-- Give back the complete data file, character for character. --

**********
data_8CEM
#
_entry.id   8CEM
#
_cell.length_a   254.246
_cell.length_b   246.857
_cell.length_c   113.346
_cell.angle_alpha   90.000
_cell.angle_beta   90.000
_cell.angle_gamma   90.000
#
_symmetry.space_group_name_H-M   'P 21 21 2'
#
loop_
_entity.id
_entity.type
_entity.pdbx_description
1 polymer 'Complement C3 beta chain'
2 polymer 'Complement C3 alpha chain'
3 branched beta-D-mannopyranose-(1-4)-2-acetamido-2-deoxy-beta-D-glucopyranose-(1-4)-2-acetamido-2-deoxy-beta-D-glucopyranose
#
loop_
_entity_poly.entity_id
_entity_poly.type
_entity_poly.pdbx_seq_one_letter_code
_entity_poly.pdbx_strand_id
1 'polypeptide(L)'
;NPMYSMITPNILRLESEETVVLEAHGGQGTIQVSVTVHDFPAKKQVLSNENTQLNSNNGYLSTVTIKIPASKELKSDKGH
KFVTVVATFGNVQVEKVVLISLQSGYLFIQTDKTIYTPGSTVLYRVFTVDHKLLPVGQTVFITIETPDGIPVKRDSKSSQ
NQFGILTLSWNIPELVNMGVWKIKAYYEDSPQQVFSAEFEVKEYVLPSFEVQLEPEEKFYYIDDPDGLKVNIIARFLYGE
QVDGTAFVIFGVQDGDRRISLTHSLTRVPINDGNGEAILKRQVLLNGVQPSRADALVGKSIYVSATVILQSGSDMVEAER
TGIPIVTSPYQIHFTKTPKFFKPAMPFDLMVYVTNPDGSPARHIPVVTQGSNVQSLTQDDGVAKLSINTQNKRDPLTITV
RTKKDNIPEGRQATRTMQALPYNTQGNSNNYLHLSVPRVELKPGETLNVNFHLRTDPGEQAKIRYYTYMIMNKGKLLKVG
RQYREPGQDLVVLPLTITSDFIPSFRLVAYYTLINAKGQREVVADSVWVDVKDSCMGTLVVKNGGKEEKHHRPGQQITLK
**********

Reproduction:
data_8CEM
#
_entry.id   8CEM
#
_cell.length_a   254.246
_cell.length_b   246.857
_cell.length_c   113.346
_cell.angle_alpha   90.000
_cell.angle_beta   90.000
_cell.angle_gamma   90.000
#
_symmetry.space_group_name_H-M   'P 21 21 2'
#
loop_
_entity.id
_entity.type
_entity.pdbx_description
1 polymer 'Complement C3 beta chain'
2 polymer 'Complement C3 alpha chain'
3 branched beta-D-mannopyranose-(1-4)-2-acetamido-2-deoxy-beta-D-glucopyranose-(1-4)-2-acetamido-2-deoxy-beta-D-glucopyranose
#
loop_
_entity_poly.entity_id
_entity_poly.type
_entity_poly.pdbx_seq_one_letter_code
_entity_poly.pdbx_strand_id
1 'polypeptide(L)'
;NPMYSMITPNILRLESEETVVLEAHGGQGTIQVSVTVHDFPAKKQVLSNENTQLNSNNGYLSTVTIKIPASKELKSDKGH
KFVTVVATFGNVQVEKVVLISLQSGYLFIQTDKTIYTPGSTVLYRVFTVDHKLLPVGQTVFITIETPDGIPVKRDSKSSQ
NQFGILTLSWNIPELVNMGVWKIKAYYEDSPQQVFSAEFEVKEYVLPSFEVQLEPEEKFYYIDDPDGLKVNIIARFLYGE
QVDGTAFVIFGVQDGDRRISLTHSLTRVPINDGNGEAILKRQVLLNGVQPSRADALVGKSIYVSATVILQSGSDMVEAER
TGIPIVTSPYQIHFTKTPKFFKPAMPFDLMVYVTNPDGSPARHIPVVTQGSNVQSLTQDDGVAKLSINTQNKRDPLTITV
RTKKDNIPEGRQATRTMQALPYNTQGNSNNYLHLSVPRVELKPGETLNVNFHLRTDPGEQAKIRYYTYMIMNKGKLLKVG
RQYREPGQDLVVLPLTITSDFIPSFRLVAYYTLINAKGQREVVADSVWVDVKDSCMGTLVVKNGGKEEKHHRPGQQITLK